Debbie and I decided this house was most definitely haunted …

This pretty yellow and white house had a charming farmhouse look with its wrap around porch.  Check out that chippy bench under the window.

And this next house had another of those gorgeous hydrangea trees.

I didn’t come home with any super amazing finds, but I really loved each thing that I threw into the car starting with this kid sized cupboard.

These tend to be a little more difficult to sell, but they are so fun to work on!  I’m hoping to come up with an adorable look for this one and I may use some vintage wallpaper to line the back of it.

Funny enough the tiny tea set came from a different sale a couple of blocks later.

As soon as I saw it I thought “that would be perfect for staging the little cupboard!”

And then, I found another little vintage tea set later in the day too.  It’s funny how often this happens, you find several of the same random items on any given day.

I’m planning to bring these sets to Reclaiming Beautiful for the Christmas season.  Wouldn’t they make a fabulous Christmas gift for some lucky little girl?

Yep, I’m already thinking Christmas.  I know, it’s way too early, but somehow it always manages to sneak up on me in the end, so this year I am planning ahead.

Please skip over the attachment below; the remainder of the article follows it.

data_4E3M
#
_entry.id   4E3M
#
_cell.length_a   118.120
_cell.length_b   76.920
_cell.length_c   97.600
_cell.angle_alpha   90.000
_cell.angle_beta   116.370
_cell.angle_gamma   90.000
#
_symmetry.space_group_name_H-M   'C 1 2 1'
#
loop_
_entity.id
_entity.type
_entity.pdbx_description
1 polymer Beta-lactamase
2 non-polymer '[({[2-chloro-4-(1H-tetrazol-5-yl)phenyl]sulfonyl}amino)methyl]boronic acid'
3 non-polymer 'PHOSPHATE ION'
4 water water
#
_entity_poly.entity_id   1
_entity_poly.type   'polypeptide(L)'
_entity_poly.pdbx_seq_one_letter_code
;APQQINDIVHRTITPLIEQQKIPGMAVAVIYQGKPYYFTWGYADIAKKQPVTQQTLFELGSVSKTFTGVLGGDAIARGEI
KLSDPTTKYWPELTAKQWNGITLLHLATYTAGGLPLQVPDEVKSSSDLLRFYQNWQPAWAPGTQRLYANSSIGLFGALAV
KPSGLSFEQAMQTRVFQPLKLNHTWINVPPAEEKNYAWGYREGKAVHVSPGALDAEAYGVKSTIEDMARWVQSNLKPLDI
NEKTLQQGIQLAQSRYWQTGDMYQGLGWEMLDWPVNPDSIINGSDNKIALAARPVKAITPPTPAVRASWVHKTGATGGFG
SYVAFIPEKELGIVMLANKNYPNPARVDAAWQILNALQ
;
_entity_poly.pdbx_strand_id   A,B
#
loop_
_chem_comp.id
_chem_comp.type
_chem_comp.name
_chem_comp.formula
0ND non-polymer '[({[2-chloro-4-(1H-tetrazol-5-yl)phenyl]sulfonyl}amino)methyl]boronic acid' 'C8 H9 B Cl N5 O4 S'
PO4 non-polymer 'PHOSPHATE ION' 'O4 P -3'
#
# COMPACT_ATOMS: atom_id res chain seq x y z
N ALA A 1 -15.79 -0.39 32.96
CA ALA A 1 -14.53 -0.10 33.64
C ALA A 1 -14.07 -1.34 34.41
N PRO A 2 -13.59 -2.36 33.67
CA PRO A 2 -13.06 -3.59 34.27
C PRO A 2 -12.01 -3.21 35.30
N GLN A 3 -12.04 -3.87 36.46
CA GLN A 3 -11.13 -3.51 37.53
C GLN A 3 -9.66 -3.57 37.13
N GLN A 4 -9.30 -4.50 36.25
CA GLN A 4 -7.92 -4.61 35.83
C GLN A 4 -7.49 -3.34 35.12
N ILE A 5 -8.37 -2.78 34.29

The foot board that is leaning in the back of my first photo is just that, a lone foot board.  The sellers said they are using the headboard but had no use for the foot board.  It was definitely priced to sell, they just wanted to quit storing it.

I may add a shelf to it or maybe turn it into a ‘sign’ of sorts.  I’ve done a few foot board makeovers in the past and you can see them here, here and here.

I found a couple of creamy white McCoy’s to add to my non-collection.  I have a little empty space on the shelves in my piano room so I need just a few more to fill in.

I’ll save that little aqua planter for spring and take it to the shop to sell.

My sister came home with a couple of items this time.

She’ll definitely use the old cast iron corn bread pan.  We all love her cornbread and with this pan every piece will be a crispy end piece.

There really wasn’t a stand-out choice for ‘find of the day’ this time, but I decided to give that status to this King Radio box.

I have no idea how a radio fit inside, or even if a radio fit inside, but it says King Radio inside the lid so I’m going with it.